As search engines and the structure of the web continue to advance, it becomes ever more challenging to provide information in a way that is both user friendly and easily read by search engines. It also becomes more important to differentiate your search results from those of similar content. One method of doing so is the use of ‘microdata’ tags to identify the key information on the webpage and pass that information on to the search engine. Using microdata allows the search engine to display the search results as a “rich snippet” rather than a simple link and description. The library of structured data types continues to grow and can be implemented in varying levels of detail. In this post, we’ll take a quick look at what rich snippets are and where to find out more about them.
So what is this microdata structure?
Microdata, as defined by http://schema.org, is rapidly being adopted by the larger players of data driven content, and is the recommended method of providing data to Google, Yahoo and Bing for use in their rich snippet result displays. It began with a very basic set of broad data types and has evolved into a collection of very detailed items that allow all of the major search engines to classify a given web page into a specific resource type. Microdata are additional HTML attributes which, when applied to the various elements of a web page, classify those elements as containing specific types of information. The information can be anything from the location of a business or school, to an offer of a product for sale or an indication of a user rating system. When used in combination, the elements provide a great deal of information for the search results to use in displaying an entry for your page.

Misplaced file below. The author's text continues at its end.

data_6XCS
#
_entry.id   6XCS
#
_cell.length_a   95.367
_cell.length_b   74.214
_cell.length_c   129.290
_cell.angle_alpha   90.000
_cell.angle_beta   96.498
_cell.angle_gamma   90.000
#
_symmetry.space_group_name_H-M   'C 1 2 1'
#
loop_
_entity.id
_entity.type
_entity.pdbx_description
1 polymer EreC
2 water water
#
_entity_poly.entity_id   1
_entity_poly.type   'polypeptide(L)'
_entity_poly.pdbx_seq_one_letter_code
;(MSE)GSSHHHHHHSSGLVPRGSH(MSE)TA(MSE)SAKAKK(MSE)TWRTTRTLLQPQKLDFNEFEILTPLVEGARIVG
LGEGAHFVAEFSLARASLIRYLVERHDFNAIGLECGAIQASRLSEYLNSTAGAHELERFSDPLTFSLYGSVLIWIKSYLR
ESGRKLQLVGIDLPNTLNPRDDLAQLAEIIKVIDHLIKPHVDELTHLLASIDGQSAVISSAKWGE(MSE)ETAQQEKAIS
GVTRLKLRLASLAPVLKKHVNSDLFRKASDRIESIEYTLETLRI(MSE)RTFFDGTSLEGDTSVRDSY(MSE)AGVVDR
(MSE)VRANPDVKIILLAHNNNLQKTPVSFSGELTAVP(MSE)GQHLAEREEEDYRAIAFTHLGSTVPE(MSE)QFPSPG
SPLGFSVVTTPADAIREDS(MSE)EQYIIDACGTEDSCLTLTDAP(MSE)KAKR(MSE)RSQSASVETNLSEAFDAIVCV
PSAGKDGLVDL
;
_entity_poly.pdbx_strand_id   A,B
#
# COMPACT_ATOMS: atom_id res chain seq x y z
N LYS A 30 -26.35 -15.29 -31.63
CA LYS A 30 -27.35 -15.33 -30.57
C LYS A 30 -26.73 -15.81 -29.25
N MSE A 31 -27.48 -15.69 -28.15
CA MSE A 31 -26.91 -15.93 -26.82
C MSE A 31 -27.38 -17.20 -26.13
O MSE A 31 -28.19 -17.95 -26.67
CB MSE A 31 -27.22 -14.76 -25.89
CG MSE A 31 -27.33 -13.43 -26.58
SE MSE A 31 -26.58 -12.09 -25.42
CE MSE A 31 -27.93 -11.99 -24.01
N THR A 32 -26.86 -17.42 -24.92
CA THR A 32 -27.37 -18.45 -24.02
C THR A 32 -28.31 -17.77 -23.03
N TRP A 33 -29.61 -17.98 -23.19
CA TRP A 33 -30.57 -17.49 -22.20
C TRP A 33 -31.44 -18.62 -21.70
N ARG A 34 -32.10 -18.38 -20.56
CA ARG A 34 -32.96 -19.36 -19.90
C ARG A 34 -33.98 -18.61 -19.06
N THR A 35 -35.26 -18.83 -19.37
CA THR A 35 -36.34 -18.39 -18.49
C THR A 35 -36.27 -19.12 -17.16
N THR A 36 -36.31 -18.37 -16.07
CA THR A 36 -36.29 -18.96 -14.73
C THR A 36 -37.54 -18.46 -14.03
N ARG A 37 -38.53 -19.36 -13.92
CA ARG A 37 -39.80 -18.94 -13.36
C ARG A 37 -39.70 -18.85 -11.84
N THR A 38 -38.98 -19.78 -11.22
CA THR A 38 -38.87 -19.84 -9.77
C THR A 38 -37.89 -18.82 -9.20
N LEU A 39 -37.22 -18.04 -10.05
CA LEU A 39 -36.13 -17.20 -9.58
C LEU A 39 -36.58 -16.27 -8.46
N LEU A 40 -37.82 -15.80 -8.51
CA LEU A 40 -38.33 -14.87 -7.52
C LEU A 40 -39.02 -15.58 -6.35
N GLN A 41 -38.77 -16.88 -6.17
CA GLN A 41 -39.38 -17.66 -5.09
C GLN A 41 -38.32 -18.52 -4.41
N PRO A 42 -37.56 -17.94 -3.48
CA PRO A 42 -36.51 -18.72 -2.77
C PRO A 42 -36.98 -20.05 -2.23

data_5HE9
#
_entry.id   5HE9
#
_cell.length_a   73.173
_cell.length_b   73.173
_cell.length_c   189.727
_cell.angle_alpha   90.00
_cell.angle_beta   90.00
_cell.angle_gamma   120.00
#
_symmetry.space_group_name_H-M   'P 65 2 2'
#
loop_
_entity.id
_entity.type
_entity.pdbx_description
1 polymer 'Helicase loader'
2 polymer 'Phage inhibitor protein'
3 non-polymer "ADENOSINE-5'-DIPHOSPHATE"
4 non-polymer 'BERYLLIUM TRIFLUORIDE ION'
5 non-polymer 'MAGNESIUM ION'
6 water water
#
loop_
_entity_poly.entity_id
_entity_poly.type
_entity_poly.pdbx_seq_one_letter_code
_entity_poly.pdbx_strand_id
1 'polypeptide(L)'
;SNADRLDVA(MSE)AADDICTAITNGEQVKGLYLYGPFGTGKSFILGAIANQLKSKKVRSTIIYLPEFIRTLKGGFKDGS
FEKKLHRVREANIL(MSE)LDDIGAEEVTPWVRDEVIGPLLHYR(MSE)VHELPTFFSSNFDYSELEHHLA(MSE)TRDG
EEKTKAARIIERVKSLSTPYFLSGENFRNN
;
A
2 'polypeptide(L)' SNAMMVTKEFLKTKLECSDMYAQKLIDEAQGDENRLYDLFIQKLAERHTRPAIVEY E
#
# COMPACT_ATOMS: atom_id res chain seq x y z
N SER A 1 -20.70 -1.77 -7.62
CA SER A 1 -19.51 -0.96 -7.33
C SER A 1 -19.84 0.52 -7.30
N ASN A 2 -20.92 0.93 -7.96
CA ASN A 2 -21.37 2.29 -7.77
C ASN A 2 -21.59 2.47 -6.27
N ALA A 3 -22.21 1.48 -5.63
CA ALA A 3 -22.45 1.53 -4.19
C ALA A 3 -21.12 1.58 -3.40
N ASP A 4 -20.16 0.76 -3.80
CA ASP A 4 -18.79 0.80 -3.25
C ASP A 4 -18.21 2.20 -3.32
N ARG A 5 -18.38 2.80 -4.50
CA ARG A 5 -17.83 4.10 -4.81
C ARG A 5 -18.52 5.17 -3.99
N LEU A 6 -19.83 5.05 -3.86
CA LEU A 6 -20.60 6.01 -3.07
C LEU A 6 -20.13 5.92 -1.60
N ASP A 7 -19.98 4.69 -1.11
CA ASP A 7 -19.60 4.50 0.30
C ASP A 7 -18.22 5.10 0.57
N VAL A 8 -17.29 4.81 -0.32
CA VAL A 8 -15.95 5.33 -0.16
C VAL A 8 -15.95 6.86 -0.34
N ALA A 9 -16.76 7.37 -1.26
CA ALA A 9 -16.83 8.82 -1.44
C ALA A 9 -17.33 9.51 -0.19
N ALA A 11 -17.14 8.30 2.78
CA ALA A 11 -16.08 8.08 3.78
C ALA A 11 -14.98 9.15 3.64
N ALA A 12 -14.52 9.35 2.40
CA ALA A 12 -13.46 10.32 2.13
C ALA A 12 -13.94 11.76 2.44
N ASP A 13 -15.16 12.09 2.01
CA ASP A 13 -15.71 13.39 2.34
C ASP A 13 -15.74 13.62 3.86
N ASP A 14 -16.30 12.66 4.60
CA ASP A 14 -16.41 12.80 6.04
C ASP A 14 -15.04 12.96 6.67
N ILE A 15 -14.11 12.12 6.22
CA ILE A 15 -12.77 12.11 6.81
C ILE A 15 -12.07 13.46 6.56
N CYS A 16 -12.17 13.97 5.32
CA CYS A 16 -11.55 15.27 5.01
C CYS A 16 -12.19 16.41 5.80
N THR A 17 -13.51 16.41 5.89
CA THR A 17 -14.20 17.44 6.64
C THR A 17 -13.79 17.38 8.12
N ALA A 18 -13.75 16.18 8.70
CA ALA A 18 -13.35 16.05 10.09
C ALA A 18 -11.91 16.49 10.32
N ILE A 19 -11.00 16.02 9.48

How does Google use rich snippets?
When your search pages have structured data defined, you will get enhanced results such as the following examples:
In each of the above examples, the link and description for the page contain additional information and links specific to the page being presented. For more technical specifications, directly from the source, head over to the Google Webmaster Tools recommendation on rich snippets.
How will we use microdata and rich snippets?
By adding these structured data attributes to our pages, we can begin to improve the search result displays for all our partner content, including adding rich snippets for all of our school search and scholarship information. Be on the look out for continued improvements in this regard in the months to come!